UNIVERSITY of Newcastle students are slowly but surely changing the health attitudes and outcomes of regional Australians.
The students were giving out free 20-minute health checks at AgQuip.
Nutrition student Sarah McDermott said more than 100 patients came to get their blood pressure and arterial stiffness tested, along with weight and waist circumference measured.
They also used a spectrophotometer to take pictures of patients’ skin, as there is a “correlation between your skin pigmentation colour, and your fruit and vegetable intake”.
“At events like AgQuip and Country Music Festival, we provide free health screening to people who wouldn’t usually engage with health care services,” Ms McDermott said.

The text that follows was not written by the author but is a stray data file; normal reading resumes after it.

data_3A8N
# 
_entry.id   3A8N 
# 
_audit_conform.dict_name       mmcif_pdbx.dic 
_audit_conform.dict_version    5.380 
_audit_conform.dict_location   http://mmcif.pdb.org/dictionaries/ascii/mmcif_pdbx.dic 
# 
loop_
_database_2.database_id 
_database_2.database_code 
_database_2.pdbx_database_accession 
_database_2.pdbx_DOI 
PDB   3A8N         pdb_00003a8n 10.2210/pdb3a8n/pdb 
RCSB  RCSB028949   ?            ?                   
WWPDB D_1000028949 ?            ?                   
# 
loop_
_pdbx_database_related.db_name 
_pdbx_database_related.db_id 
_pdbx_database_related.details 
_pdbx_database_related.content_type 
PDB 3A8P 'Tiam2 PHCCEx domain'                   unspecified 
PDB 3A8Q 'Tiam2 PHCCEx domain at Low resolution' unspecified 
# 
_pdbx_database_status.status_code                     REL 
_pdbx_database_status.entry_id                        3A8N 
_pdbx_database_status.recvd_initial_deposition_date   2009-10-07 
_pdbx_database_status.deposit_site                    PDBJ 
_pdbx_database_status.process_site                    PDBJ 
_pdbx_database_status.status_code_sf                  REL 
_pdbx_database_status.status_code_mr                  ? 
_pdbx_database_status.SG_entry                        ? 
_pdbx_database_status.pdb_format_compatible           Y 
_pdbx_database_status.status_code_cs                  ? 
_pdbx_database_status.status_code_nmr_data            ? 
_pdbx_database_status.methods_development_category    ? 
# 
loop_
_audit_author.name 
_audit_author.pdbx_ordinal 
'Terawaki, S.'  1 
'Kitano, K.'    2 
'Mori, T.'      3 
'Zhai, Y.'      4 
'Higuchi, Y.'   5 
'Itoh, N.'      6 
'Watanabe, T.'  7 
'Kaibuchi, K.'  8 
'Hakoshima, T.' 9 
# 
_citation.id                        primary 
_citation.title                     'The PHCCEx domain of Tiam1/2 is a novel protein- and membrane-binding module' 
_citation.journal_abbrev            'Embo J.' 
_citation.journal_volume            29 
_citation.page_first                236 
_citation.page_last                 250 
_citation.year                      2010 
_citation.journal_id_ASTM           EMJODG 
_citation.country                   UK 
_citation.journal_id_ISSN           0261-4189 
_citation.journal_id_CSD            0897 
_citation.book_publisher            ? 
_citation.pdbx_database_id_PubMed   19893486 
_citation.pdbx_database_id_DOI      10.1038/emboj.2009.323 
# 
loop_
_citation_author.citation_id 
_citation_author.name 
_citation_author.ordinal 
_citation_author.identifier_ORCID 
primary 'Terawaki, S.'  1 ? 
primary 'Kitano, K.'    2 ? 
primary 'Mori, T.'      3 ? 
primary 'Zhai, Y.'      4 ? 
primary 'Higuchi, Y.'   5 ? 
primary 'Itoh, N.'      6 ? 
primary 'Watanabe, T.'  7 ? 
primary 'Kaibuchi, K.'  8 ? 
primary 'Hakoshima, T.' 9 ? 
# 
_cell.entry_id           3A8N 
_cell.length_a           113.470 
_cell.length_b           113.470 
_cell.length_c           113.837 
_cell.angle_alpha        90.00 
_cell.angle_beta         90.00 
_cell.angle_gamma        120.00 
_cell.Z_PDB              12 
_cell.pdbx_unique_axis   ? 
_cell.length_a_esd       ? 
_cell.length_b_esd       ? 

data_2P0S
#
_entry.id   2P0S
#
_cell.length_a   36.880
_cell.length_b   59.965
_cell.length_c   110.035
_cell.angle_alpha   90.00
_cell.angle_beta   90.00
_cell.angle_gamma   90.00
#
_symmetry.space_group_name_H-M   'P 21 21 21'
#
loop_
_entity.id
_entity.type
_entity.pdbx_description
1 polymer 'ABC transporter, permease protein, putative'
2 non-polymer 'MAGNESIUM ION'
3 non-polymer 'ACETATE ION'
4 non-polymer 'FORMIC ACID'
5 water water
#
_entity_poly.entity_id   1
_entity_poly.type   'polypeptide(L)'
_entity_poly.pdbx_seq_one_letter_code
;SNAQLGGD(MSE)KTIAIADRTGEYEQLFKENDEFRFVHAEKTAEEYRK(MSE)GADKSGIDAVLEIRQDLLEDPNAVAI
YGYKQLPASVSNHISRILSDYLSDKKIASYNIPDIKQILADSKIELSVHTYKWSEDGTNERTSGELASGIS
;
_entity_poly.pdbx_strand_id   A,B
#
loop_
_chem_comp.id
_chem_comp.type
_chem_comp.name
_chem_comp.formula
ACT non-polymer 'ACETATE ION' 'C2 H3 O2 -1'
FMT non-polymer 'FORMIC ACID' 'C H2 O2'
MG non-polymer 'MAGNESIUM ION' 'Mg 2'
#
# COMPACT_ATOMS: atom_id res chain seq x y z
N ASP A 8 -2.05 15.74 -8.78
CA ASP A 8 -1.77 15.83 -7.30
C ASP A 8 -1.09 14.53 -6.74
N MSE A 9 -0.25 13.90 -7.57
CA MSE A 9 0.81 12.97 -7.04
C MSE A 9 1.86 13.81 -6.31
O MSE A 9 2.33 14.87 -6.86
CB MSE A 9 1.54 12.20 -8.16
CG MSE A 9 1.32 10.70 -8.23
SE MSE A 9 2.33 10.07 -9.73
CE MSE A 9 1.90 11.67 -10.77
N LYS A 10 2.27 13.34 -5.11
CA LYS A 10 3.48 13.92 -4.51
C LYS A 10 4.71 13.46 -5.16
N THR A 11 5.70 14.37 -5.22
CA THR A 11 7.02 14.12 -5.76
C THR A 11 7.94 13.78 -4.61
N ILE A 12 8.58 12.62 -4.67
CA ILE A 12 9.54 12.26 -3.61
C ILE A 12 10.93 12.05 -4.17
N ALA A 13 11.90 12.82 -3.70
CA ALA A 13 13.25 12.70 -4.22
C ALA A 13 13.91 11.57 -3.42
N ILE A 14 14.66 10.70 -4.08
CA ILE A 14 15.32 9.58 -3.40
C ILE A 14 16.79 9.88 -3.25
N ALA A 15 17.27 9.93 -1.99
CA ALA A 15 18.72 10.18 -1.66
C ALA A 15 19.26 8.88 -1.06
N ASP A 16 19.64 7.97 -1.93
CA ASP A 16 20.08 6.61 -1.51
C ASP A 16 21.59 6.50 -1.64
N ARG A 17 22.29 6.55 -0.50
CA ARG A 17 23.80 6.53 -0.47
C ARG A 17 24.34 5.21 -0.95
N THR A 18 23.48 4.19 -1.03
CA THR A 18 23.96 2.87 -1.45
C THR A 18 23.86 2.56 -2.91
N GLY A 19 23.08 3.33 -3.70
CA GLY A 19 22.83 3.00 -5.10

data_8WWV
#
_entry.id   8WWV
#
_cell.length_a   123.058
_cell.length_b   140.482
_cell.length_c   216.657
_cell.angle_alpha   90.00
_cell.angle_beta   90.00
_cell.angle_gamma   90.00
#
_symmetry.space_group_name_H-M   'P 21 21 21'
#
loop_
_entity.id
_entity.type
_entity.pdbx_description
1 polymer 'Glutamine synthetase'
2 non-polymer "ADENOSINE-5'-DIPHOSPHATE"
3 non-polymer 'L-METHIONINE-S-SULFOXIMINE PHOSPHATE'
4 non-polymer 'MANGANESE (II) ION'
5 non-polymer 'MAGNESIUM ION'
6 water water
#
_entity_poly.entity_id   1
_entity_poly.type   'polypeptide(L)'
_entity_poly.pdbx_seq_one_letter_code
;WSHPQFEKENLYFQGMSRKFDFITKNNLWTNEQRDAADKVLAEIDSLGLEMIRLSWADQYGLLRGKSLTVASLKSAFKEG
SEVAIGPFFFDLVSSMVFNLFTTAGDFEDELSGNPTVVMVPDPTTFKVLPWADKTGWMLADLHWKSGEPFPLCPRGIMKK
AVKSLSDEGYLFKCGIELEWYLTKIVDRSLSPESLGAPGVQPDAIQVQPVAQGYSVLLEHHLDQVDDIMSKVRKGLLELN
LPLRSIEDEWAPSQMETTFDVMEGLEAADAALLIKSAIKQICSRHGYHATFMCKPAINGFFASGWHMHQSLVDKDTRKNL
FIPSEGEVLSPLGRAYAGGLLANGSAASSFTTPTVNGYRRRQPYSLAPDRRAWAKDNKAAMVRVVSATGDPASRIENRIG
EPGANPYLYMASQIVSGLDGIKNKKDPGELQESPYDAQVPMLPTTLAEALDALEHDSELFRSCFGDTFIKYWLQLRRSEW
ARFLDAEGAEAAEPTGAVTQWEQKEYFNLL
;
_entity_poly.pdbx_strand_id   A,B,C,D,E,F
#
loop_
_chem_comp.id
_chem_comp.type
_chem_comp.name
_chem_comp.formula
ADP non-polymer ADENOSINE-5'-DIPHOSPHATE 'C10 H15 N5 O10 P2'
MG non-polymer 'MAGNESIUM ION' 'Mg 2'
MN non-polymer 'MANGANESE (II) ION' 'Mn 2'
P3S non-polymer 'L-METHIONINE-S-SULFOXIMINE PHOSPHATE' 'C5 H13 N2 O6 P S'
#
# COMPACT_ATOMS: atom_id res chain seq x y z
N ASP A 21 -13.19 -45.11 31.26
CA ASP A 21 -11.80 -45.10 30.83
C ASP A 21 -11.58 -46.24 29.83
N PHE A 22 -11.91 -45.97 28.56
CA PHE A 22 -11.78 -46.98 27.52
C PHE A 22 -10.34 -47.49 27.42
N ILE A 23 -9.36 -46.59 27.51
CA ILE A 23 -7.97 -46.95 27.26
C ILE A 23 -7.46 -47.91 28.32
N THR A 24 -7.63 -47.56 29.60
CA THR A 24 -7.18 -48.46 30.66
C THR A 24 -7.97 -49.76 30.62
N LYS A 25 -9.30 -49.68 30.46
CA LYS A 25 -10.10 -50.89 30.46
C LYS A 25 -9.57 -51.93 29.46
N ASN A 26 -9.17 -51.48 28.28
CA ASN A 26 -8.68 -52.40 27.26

“There is some evidence that rural populations don’t actively seek heath care, so by providing it at opportunistic events they’re more like to engage in the future.”
Once they’ve got their results, patients could get onsite medical advice.
“We had a guy who brought his report card from last year, to show that his results have improved,” Ms McDermott said.
“He’d lost quite a few kilos and a few centimetres off his waist. And he said he’d come back next year and do the same.”
Fellow nutrition student Rachel Latter said the data also gave researchers a snapshot of the region’s heath.
“Once we’ve collated it, it tells us a bit about rural populations’ health, and where they can improve,” she said.
“We also take demographic and health information, which tells us about their access to services.”